Mounted Officer, 1800


This print from the series entitled British Military Library was first published in April 1800. It is quite naive in style but gives us useful information about contemporary uniform. The bicorn hat has the white over red plume ordered in 1799, and the jacket is closed at the front with no lapels showing. There is gold lace indicated across the officer's chest with some on his collar and cuff. Only two loops of lace appear on the sleeve which is probably wrong. The private of 1796 has four loops, and the 1810 jacket also has four. He has gilt shoulder scales to protect him from sabre cuts, and a white leather pouchbelt for pistol ammunition. A crimson sash can just be seen, around his waist. The sword he holds is straight and blunt-pointed. This was regarded as a poor weapon for cutting and thrusting. Shabraques with lace edges and embroidered cyphers do not seem to be worn at this time, only a bearskin holster cover. The cloak is rolled up behind the saddle and is indicated with a Swiss-roll type cross-section which may mean a red cloak with white lining. His boots are very light and close-fitting, in the style of light dragoons.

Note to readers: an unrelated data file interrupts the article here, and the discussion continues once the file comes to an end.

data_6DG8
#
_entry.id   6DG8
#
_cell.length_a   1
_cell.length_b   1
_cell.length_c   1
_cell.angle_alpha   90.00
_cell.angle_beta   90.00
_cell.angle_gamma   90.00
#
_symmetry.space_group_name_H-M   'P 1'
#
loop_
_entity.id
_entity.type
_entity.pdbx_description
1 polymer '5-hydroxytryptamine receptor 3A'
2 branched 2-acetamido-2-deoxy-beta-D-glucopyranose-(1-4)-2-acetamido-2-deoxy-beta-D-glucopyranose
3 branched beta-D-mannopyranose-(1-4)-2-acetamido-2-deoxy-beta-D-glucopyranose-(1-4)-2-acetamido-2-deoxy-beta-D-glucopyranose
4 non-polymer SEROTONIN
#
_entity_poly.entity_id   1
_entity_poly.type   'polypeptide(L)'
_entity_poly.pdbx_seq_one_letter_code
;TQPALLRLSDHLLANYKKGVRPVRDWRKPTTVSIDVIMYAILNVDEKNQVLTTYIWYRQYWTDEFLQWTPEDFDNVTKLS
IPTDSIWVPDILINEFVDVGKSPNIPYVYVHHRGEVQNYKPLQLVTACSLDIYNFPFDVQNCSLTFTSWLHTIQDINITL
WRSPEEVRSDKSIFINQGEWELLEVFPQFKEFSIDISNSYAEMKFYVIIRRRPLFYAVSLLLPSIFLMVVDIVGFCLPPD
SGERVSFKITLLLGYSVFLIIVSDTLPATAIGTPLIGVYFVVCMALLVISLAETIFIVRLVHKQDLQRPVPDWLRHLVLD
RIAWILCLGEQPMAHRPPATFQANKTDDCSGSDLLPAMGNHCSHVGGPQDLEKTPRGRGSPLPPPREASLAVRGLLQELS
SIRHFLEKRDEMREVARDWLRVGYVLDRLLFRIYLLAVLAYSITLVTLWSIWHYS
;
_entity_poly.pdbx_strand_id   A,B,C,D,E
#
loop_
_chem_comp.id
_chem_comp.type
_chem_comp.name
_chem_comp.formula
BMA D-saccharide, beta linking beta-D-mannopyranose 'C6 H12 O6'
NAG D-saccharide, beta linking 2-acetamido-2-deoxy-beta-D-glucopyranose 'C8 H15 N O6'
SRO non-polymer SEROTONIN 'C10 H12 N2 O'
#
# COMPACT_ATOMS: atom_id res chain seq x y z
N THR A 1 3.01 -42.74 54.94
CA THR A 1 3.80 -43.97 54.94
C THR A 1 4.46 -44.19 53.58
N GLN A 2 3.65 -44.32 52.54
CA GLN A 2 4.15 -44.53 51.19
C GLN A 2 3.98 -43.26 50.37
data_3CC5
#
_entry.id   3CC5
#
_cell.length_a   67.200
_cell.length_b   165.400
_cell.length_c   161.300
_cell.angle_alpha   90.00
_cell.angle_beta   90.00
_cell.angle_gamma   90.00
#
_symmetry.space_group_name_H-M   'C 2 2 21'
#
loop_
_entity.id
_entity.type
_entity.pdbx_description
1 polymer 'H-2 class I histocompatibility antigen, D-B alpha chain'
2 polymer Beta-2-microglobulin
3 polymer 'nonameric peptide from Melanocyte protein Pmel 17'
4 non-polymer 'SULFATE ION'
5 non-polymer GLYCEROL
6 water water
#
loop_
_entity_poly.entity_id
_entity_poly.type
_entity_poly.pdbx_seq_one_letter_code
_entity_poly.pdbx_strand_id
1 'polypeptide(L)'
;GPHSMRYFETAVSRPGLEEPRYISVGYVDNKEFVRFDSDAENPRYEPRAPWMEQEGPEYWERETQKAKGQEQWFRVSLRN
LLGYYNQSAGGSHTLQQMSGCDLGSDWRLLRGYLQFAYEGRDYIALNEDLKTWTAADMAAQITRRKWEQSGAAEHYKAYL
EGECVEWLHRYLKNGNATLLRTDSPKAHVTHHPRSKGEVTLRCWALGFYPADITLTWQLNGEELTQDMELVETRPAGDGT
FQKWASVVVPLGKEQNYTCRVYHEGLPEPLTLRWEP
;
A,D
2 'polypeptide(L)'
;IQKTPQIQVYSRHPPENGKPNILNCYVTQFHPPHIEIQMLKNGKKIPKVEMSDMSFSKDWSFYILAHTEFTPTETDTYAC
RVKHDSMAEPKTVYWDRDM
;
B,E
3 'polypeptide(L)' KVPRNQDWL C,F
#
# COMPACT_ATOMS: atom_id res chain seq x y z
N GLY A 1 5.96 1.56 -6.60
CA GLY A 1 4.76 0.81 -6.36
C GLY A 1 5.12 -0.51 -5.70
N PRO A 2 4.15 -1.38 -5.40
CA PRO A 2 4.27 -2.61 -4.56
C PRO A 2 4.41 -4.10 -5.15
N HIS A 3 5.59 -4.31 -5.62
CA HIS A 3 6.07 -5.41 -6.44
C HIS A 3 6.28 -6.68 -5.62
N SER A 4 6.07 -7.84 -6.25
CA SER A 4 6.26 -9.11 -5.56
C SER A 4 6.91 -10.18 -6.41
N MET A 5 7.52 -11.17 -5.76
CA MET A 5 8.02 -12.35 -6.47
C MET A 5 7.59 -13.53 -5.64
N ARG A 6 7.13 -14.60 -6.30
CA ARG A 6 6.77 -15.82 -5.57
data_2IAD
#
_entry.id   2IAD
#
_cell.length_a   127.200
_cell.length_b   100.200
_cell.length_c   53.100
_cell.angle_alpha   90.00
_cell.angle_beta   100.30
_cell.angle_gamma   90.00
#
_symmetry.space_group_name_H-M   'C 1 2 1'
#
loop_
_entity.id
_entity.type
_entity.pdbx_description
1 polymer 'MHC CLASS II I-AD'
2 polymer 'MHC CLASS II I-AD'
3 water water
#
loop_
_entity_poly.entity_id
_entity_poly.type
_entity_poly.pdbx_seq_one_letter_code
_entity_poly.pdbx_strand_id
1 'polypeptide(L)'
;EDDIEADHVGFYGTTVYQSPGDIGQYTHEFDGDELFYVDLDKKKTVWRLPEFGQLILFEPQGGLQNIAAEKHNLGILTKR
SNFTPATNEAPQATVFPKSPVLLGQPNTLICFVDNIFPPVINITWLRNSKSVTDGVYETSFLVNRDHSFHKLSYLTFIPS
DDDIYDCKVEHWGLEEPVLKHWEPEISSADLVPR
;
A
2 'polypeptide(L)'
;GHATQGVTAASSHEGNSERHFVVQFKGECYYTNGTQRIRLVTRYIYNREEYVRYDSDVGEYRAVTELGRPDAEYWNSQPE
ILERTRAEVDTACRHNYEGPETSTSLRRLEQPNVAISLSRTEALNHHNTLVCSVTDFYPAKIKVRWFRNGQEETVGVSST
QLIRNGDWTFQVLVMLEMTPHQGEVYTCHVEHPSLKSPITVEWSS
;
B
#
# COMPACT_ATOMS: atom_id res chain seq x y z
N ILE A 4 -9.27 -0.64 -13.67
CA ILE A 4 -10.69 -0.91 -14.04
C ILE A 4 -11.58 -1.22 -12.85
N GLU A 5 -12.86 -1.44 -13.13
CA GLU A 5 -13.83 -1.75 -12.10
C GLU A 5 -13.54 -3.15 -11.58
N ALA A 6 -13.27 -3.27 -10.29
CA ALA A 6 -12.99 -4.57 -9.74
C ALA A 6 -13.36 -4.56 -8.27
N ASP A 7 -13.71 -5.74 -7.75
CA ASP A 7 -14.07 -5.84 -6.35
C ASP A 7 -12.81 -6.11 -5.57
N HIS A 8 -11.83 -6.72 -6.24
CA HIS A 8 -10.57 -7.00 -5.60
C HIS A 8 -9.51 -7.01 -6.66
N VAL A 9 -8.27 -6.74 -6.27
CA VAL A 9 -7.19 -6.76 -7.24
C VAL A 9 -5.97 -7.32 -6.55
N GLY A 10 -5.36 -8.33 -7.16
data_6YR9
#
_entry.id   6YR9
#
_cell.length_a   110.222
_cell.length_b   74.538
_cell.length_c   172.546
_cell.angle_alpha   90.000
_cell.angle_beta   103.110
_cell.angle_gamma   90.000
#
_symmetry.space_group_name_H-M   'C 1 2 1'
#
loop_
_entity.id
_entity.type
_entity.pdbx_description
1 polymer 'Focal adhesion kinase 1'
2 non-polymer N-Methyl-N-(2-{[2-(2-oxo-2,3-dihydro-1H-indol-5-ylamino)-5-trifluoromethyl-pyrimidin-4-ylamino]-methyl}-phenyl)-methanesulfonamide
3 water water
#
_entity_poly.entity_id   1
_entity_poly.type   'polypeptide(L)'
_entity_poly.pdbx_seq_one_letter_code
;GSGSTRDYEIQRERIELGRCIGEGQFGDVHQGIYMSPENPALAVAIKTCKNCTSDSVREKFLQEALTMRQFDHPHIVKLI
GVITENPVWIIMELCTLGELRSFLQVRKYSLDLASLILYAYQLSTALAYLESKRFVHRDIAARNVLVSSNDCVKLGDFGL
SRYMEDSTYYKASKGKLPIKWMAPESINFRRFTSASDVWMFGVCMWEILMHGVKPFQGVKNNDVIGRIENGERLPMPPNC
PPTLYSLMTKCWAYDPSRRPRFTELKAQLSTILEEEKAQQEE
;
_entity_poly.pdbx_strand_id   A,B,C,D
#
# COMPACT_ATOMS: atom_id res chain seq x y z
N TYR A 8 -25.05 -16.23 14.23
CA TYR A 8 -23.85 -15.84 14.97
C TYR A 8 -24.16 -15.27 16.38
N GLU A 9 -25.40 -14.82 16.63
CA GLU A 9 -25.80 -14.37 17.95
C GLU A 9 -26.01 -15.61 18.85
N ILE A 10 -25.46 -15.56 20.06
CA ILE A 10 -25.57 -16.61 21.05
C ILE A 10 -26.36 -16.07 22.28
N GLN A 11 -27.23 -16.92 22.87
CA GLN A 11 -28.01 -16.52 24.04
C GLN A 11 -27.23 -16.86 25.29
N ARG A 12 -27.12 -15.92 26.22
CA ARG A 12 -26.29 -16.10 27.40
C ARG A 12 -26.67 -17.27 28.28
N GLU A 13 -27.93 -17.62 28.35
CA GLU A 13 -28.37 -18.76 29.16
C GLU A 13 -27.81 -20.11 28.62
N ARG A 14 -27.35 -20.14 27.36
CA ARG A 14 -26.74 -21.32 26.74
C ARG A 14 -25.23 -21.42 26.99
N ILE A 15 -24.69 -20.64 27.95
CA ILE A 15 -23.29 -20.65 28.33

Regiment | Uniforms




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by Stephen Luscombe